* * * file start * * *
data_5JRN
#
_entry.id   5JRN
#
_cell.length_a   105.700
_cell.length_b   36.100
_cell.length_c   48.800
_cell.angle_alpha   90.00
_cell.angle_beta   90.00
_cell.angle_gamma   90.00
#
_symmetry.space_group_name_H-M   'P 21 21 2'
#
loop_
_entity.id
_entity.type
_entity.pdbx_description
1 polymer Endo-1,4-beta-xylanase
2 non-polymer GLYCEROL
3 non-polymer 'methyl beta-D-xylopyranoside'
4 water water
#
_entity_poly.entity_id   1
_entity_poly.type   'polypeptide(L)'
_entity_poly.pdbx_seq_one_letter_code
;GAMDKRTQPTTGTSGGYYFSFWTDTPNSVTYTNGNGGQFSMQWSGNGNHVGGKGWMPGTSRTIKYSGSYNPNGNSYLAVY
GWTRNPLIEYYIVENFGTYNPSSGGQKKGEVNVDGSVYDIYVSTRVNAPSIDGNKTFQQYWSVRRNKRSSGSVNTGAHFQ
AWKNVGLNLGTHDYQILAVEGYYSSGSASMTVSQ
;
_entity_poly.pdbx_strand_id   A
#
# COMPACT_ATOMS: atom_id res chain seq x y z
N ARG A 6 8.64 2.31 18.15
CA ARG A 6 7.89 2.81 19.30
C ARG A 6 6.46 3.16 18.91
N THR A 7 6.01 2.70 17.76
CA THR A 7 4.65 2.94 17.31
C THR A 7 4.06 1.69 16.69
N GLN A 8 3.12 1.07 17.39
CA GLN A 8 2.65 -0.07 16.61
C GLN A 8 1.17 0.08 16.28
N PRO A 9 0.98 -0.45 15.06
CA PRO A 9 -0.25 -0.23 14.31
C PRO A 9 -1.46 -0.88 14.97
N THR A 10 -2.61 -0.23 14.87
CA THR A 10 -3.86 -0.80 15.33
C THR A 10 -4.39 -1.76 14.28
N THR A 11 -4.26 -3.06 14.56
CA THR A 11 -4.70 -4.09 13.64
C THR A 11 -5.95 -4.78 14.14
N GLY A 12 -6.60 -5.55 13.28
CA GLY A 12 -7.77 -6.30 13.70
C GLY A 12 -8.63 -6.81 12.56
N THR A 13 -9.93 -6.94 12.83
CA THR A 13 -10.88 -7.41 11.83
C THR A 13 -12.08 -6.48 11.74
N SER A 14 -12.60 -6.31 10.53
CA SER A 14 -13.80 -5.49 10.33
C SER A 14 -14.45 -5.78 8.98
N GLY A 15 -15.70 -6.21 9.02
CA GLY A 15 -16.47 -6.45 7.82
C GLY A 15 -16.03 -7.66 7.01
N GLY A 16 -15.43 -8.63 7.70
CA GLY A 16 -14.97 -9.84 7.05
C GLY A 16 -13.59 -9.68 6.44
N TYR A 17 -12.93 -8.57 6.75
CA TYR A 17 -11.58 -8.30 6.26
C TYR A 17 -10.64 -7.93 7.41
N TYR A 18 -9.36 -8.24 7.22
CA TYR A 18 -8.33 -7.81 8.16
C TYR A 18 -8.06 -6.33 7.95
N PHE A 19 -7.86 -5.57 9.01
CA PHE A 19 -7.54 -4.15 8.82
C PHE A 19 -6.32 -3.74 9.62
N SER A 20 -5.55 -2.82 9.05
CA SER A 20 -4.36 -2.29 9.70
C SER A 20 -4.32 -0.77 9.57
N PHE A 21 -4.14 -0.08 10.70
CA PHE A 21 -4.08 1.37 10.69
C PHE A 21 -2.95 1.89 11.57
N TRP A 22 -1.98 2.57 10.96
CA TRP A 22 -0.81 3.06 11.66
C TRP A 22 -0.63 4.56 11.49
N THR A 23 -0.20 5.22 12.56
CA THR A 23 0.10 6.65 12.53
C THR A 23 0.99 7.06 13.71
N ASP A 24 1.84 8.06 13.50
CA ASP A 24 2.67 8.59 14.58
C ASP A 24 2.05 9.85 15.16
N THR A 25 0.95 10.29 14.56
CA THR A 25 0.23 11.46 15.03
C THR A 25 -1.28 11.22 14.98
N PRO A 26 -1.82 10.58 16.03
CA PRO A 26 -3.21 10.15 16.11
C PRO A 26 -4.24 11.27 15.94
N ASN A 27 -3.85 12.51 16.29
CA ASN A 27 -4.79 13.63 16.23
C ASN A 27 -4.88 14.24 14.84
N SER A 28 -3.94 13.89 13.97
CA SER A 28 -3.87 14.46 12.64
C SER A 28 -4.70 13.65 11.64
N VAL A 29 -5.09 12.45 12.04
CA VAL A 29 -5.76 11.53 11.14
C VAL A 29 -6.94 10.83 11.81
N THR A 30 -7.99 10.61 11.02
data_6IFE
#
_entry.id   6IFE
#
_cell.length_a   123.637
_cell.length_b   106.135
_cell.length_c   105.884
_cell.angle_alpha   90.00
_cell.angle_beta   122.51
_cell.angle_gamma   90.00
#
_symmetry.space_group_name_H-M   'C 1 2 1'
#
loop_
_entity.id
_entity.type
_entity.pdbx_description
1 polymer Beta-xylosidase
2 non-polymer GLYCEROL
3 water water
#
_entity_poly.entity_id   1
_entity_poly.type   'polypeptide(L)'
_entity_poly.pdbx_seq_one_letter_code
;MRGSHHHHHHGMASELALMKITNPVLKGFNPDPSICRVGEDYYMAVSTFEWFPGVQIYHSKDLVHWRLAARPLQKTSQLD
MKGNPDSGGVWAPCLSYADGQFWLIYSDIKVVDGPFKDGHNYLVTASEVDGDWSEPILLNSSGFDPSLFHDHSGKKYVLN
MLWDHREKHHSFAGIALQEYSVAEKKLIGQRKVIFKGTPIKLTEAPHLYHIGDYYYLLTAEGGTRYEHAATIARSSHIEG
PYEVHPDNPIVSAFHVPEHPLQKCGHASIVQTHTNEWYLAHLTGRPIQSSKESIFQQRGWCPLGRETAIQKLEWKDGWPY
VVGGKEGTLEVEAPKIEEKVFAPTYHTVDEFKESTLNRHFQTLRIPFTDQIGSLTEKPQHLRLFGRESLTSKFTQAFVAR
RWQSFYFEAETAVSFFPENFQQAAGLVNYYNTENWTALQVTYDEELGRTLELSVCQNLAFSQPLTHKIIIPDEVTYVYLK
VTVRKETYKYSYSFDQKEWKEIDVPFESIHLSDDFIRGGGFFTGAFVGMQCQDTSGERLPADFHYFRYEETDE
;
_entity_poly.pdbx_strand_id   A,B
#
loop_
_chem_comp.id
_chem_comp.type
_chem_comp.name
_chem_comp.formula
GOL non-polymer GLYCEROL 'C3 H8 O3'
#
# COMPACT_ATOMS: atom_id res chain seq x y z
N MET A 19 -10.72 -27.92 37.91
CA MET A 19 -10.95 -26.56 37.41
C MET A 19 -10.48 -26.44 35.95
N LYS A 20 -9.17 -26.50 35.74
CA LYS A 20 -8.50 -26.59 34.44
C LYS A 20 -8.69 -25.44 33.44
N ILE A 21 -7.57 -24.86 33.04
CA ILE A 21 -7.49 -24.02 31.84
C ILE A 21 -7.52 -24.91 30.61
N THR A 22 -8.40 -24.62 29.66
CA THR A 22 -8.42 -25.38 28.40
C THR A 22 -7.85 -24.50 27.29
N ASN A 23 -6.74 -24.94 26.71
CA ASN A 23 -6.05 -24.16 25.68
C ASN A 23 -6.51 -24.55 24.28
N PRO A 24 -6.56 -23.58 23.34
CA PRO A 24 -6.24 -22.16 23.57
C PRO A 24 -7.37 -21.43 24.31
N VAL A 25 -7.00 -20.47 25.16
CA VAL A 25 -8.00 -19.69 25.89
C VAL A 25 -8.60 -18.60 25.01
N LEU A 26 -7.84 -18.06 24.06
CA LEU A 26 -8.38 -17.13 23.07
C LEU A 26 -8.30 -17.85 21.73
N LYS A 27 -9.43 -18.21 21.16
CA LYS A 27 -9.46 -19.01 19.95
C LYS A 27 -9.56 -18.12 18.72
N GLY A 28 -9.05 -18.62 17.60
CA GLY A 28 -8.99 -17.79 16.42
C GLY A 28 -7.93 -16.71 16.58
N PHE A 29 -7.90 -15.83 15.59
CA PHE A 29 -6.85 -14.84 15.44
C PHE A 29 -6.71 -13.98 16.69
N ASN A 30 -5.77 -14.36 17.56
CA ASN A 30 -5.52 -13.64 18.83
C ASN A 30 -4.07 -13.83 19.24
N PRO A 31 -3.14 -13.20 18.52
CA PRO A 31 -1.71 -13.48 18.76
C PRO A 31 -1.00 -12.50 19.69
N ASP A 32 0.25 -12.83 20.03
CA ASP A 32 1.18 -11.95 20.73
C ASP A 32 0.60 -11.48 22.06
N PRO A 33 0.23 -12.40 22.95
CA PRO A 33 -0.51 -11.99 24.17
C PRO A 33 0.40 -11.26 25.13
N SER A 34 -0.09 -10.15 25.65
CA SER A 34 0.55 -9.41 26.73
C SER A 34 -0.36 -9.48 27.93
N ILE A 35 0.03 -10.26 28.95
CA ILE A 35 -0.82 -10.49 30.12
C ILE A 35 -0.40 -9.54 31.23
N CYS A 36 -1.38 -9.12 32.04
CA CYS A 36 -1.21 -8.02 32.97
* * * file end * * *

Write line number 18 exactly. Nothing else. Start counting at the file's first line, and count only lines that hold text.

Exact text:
1 polymer Endo-1,4-beta-xylanase